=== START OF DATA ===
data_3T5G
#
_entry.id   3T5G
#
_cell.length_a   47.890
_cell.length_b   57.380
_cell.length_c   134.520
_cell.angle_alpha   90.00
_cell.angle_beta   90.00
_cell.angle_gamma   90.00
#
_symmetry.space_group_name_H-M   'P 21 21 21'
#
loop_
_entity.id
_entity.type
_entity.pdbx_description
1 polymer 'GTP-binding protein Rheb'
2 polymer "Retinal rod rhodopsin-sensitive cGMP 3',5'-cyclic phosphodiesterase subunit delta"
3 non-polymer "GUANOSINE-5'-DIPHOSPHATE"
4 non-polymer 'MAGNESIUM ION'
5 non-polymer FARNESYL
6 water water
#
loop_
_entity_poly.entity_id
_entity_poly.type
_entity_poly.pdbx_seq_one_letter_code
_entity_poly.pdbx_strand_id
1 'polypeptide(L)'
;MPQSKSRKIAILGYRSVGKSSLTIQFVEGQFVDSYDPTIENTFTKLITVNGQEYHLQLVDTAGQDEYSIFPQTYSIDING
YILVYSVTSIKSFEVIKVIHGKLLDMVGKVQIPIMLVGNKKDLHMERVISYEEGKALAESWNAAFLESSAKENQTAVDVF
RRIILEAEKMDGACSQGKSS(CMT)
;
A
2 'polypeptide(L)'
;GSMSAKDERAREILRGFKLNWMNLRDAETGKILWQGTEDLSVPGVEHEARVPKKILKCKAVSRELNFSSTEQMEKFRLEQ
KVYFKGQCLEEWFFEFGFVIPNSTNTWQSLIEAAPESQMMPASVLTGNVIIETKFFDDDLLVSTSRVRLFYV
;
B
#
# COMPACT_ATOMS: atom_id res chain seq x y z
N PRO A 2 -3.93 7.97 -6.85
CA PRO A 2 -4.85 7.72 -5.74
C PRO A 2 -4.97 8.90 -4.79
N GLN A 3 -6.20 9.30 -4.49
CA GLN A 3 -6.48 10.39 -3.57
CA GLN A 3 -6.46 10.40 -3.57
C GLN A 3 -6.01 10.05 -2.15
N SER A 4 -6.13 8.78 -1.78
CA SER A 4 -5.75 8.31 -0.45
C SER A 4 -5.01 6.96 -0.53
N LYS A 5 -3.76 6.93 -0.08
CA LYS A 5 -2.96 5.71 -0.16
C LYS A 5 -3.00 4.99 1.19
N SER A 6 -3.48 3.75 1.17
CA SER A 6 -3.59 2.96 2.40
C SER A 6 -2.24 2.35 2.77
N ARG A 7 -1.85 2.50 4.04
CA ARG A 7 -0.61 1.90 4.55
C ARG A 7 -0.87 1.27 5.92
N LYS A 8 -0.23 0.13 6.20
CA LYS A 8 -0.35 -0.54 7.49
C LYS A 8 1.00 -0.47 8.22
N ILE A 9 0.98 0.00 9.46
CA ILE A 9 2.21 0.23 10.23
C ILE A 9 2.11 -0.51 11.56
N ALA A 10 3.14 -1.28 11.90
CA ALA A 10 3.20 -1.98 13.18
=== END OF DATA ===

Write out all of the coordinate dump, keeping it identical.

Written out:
data_3T5G
#
_entry.id   3T5G
#
_cell.length_a   47.890
_cell.length_b   57.380
_cell.length_c   134.520
_cell.angle_alpha   90.00
_cell.angle_beta   90.00
_cell.angle_gamma   90.00
#
_symmetry.space_group_name_H-M   'P 21 21 21'
#
loop_
_entity.id
_entity.type
_entity.pdbx_description
1 polymer 'GTP-binding protein Rheb'
2 polymer "Retinal rod rhodopsin-sensitive cGMP 3',5'-cyclic phosphodiesterase subunit delta"
3 non-polymer "GUANOSINE-5'-DIPHOSPHATE"
4 non-polymer 'MAGNESIUM ION'
5 non-polymer FARNESYL
6 water water
#
loop_
_entity_poly.entity_id
_entity_poly.type
_entity_poly.pdbx_seq_one_letter_code
_entity_poly.pdbx_strand_id
1 'polypeptide(L)'
;MPQSKSRKIAILGYRSVGKSSLTIQFVEGQFVDSYDPTIENTFTKLITVNGQEYHLQLVDTAGQDEYSIFPQTYSIDING
YILVYSVTSIKSFEVIKVIHGKLLDMVGKVQIPIMLVGNKKDLHMERVISYEEGKALAESWNAAFLESSAKENQTAVDVF
RRIILEAEKMDGACSQGKSS(CMT)
;
A
2 'polypeptide(L)'
;GSMSAKDERAREILRGFKLNWMNLRDAETGKILWQGTEDLSVPGVEHEARVPKKILKCKAVSRELNFSSTEQMEKFRLEQ
KVYFKGQCLEEWFFEFGFVIPNSTNTWQSLIEAAPESQMMPASVLTGNVIIETKFFDDDLLVSTSRVRLFYV
;
B
#
# COMPACT_ATOMS: atom_id res chain seq x y z
N PRO A 2 -3.93 7.97 -6.85
CA PRO A 2 -4.85 7.72 -5.74
C PRO A 2 -4.97 8.90 -4.79
N GLN A 3 -6.20 9.30 -4.49
CA GLN A 3 -6.48 10.39 -3.57
CA GLN A 3 -6.46 10.40 -3.57
C GLN A 3 -6.01 10.05 -2.15
N SER A 4 -6.13 8.78 -1.78
CA SER A 4 -5.75 8.31 -0.45
C SER A 4 -5.01 6.96 -0.53
N LYS A 5 -3.76 6.93 -0.08
CA LYS A 5 -2.96 5.71 -0.16
C LYS A 5 -3.00 4.99 1.19
N SER A 6 -3.48 3.75 1.17
CA SER A 6 -3.59 2.96 2.40
C SER A 6 -2.24 2.35 2.77
N ARG A 7 -1.85 2.50 4.04
CA ARG A 7 -0.61 1.90 4.55
C ARG A 7 -0.87 1.27 5.92
N LYS A 8 -0.23 0.13 6.20
CA LYS A 8 -0.35 -0.54 7.49
C LYS A 8 1.00 -0.47 8.22
N ILE A 9 0.98 0.00 9.46
CA ILE A 9 2.21 0.23 10.23
C ILE A 9 2.11 -0.51 11.56
N ALA A 10 3.14 -1.28 11.90
CA ALA A 10 3.20 -1.98 13.18